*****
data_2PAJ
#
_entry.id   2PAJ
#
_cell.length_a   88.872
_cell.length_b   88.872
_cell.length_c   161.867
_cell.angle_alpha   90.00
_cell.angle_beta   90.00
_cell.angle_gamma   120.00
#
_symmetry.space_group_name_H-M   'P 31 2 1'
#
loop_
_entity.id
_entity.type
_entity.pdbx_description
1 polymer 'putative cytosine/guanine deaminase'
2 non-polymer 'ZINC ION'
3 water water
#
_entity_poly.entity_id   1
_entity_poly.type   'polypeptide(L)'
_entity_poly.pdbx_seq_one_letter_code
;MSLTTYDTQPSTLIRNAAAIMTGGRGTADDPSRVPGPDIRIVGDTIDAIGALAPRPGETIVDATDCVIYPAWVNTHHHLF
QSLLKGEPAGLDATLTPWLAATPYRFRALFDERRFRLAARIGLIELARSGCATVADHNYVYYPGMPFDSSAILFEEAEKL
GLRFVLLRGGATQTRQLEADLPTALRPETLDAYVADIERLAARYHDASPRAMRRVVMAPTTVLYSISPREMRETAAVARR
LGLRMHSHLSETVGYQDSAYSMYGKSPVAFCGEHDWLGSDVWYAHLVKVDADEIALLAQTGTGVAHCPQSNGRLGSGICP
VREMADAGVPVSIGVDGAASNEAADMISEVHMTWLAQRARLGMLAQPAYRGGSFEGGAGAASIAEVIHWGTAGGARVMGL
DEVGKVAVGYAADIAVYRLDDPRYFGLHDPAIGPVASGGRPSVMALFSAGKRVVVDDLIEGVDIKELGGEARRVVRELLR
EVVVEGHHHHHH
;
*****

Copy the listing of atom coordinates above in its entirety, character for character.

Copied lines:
data_2PAJ
#
_entry.id   2PAJ
#
_cell.length_a   88.872
_cell.length_b   88.872
_cell.length_c   161.867
_cell.angle_alpha   90.00
_cell.angle_beta   90.00
_cell.angle_gamma   120.00
#
_symmetry.space_group_name_H-M   'P 31 2 1'
#
loop_
_entity.id
_entity.type
_entity.pdbx_description
1 polymer 'putative cytosine/guanine deaminase'
2 non-polymer 'ZINC ION'
3 water water
#
_entity_poly.entity_id   1
_entity_poly.type   'polypeptide(L)'
_entity_poly.pdbx_seq_one_letter_code
;MSLTTYDTQPSTLIRNAAAIMTGGRGTADDPSRVPGPDIRIVGDTIDAIGALAPRPGETIVDATDCVIYPAWVNTHHHLF
QSLLKGEPAGLDATLTPWLAATPYRFRALFDERRFRLAARIGLIELARSGCATVADHNYVYYPGMPFDSSAILFEEAEKL
GLRFVLLRGGATQTRQLEADLPTALRPETLDAYVADIERLAARYHDASPRAMRRVVMAPTTVLYSISPREMRETAAVARR
LGLRMHSHLSETVGYQDSAYSMYGKSPVAFCGEHDWLGSDVWYAHLVKVDADEIALLAQTGTGVAHCPQSNGRLGSGICP
VREMADAGVPVSIGVDGAASNEAADMISEVHMTWLAQRARLGMLAQPAYRGGSFEGGAGAASIAEVIHWGTAGGARVMGL
DEVGKVAVGYAADIAVYRLDDPRYFGLHDPAIGPVASGGRPSVMALFSAGKRVVVDDLIEGVDIKELGGEARRVVRELLR
EVVVEGHHHHHH
;